Research psychologist Konstantine Zakzanis had known for years that the convetional tests for cognitive impairment in patients with disorders ranging from depression to Alzheimer's disesase to post-concussive syndrome were unreliable. He even wrote a book about it.
Frustrated by his inability to test patients in the real world, where cognitive deficiencies would be obvious, he did the next best thing. He created a video game.
"Virtual reality allows me to engage these patients in 'real world' activities," Zakzanis says, "yet still maintain experimental control to measure impairment reliability and validly."
The University of Toronto professor built the Multitasking in the City Task with VR software called WorldUp, then augmented it with a version of the Unreal engine. Using a joystick and keyboard, patients do daily tasks, like go to the bank or monitor an assembly line for defective goods. Patients who have trouble with these tasks, it follows, will encounter real difficulties in day to day life.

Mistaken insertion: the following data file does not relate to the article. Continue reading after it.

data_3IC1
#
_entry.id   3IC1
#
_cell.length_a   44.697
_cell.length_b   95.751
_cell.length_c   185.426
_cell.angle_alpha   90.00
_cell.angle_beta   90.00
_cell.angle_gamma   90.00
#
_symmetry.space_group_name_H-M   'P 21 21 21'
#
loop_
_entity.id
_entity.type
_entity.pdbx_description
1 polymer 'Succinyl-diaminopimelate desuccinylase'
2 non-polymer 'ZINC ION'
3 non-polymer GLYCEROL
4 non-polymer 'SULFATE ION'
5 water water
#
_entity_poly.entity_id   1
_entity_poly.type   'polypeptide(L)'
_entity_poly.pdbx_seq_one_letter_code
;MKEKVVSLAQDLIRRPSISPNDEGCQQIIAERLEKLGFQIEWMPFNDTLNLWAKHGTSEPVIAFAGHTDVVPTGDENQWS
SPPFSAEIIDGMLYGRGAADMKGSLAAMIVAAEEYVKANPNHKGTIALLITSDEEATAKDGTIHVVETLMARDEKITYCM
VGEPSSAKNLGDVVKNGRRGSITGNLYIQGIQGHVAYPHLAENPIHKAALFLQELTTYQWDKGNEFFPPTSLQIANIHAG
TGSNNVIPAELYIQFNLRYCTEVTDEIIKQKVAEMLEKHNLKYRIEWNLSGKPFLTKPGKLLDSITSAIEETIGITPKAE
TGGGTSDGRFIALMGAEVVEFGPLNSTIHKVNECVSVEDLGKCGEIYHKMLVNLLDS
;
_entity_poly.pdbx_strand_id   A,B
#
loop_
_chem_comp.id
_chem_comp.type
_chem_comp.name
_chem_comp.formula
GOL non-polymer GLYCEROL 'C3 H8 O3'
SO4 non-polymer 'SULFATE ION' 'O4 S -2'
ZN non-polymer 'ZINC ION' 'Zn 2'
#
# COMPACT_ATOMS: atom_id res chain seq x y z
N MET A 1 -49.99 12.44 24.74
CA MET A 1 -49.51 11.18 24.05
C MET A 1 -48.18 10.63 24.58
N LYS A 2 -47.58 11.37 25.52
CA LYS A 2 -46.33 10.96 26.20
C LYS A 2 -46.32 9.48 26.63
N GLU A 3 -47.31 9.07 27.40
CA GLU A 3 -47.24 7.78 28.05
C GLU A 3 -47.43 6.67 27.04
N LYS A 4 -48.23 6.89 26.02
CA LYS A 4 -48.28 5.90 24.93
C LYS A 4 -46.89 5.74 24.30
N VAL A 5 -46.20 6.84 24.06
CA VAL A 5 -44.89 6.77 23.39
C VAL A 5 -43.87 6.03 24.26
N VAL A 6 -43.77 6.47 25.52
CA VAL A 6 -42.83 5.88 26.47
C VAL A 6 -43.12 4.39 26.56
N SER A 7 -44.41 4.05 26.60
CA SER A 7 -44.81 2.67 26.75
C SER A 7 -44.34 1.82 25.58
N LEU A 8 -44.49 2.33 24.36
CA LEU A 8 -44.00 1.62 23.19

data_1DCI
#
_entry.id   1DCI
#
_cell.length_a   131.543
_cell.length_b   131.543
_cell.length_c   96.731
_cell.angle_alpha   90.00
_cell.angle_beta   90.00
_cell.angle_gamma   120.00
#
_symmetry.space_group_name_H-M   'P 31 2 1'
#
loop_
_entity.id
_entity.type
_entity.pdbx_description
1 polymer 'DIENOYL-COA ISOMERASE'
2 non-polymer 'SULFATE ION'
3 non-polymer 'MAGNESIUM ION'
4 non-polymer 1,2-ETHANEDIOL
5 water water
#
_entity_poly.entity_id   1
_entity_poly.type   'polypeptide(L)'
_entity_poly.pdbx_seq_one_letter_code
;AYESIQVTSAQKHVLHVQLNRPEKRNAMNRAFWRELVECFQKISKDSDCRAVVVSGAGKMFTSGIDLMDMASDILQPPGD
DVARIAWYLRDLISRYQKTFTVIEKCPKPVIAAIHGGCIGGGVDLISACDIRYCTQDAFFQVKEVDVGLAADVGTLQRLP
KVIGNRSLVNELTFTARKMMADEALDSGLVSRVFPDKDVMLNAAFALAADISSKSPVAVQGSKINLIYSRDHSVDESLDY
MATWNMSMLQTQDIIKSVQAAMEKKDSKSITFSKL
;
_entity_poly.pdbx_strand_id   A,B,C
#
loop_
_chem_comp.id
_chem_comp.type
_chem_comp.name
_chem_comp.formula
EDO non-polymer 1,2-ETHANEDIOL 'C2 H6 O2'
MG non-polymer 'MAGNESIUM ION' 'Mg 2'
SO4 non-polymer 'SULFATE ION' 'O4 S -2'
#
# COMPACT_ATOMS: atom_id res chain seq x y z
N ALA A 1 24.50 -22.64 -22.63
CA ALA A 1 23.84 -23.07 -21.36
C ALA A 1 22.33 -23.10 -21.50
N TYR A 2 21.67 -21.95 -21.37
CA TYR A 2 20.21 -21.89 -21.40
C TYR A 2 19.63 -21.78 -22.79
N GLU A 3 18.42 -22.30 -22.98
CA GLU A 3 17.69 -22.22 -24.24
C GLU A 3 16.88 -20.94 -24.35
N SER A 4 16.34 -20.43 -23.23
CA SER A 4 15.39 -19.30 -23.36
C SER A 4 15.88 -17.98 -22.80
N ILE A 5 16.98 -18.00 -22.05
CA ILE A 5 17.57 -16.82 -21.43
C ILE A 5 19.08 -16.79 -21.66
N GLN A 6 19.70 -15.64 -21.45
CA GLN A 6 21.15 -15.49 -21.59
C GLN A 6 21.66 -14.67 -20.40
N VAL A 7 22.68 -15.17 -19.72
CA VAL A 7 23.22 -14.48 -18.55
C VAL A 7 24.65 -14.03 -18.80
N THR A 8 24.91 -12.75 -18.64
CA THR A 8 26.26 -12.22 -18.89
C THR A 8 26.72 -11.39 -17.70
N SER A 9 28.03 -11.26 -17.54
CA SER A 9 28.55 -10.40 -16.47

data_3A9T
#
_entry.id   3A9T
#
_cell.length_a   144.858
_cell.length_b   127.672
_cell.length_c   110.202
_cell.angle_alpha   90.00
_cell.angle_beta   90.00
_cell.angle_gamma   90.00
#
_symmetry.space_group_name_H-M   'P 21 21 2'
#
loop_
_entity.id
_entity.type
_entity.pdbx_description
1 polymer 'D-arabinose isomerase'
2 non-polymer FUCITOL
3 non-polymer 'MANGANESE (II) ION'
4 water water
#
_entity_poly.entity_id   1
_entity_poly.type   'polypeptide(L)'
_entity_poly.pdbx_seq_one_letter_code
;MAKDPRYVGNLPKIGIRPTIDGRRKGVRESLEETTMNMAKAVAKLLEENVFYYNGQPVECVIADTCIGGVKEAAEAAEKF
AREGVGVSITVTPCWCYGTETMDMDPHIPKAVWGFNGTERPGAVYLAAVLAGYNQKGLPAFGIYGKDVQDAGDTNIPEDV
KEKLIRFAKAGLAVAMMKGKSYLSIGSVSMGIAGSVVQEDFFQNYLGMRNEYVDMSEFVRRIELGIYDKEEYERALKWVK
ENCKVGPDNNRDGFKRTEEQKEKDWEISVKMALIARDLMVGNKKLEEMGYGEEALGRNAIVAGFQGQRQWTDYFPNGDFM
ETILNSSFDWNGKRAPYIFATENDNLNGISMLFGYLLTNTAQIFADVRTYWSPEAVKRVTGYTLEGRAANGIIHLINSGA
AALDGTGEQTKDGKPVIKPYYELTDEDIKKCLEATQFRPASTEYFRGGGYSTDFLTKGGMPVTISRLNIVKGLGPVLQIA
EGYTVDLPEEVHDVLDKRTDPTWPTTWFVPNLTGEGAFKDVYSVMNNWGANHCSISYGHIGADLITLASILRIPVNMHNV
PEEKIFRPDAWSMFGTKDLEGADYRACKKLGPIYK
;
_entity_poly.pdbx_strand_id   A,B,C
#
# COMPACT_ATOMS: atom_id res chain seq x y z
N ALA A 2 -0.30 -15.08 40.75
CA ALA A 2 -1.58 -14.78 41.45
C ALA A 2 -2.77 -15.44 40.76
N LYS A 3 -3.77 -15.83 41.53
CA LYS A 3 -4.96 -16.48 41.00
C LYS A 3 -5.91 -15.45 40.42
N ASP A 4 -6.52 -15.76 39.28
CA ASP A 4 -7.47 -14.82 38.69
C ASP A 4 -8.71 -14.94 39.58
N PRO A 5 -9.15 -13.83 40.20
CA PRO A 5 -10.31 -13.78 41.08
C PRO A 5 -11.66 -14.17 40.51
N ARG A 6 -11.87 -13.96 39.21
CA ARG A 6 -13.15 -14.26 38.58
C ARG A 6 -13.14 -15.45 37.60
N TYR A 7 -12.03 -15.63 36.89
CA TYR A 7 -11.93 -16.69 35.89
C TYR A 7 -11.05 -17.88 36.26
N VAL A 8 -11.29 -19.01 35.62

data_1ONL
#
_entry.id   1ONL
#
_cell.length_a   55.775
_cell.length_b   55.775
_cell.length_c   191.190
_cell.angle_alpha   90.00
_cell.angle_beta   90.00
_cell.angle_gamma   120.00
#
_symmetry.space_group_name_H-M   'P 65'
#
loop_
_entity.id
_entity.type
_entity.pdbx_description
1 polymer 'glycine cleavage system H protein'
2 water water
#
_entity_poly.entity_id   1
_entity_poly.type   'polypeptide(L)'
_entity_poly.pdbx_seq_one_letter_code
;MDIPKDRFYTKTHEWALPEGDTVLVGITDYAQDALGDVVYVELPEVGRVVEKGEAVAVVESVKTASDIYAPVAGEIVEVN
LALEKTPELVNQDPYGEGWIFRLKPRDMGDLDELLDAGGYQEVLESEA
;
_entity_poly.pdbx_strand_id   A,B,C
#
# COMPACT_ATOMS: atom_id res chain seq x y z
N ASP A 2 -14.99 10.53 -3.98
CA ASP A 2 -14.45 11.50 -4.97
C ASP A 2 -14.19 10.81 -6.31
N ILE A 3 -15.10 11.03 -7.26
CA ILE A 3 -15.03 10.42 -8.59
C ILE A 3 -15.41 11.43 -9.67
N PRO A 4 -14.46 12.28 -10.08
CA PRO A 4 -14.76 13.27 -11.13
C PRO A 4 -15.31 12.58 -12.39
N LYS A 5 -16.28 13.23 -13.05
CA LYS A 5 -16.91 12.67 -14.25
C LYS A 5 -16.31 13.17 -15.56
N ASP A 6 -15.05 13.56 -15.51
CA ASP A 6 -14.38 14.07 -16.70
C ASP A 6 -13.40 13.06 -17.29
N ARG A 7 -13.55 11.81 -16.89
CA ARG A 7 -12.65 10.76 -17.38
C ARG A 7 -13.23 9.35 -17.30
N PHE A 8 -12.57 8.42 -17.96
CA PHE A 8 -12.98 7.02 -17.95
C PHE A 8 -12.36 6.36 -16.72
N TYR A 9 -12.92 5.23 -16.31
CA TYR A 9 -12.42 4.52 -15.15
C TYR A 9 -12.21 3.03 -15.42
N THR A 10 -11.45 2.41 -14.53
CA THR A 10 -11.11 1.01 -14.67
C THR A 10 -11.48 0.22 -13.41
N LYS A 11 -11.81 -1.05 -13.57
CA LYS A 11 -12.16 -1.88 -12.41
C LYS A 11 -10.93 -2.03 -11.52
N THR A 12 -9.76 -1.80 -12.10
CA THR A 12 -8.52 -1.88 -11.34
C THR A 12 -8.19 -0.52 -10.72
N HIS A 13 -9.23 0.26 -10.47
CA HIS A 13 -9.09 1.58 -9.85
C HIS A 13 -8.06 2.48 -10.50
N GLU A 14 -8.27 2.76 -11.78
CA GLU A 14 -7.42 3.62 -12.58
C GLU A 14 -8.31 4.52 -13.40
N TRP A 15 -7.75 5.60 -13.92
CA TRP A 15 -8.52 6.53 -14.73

The development of reliable testing for cognitive impairment is of crucial importance, Zakzanis says. Convetional tests that ask patients to solve logic or math problems or match cards are not always successful at predicting which patients will truly have difficulty functioning in real life. The Multitasking game, Zakzanis says, can differetiate between patients with cognitive impairments who are truly disabled and those who aren't.
"The implications can be profound in the context of awarding disability entitlement to someone who may have sustained a traumatic brain injury and can no longer work, yet is not entitled to aid because the tests that a clinician employs won't illustrate this."
Even though Zakzanis is now something of a game programmer, he's not a gamer.
"When I was kid, I wasn't impressed with the idea of a bouncing a ball back and forth with my gaming partner at the time. So I took up playing the guitar."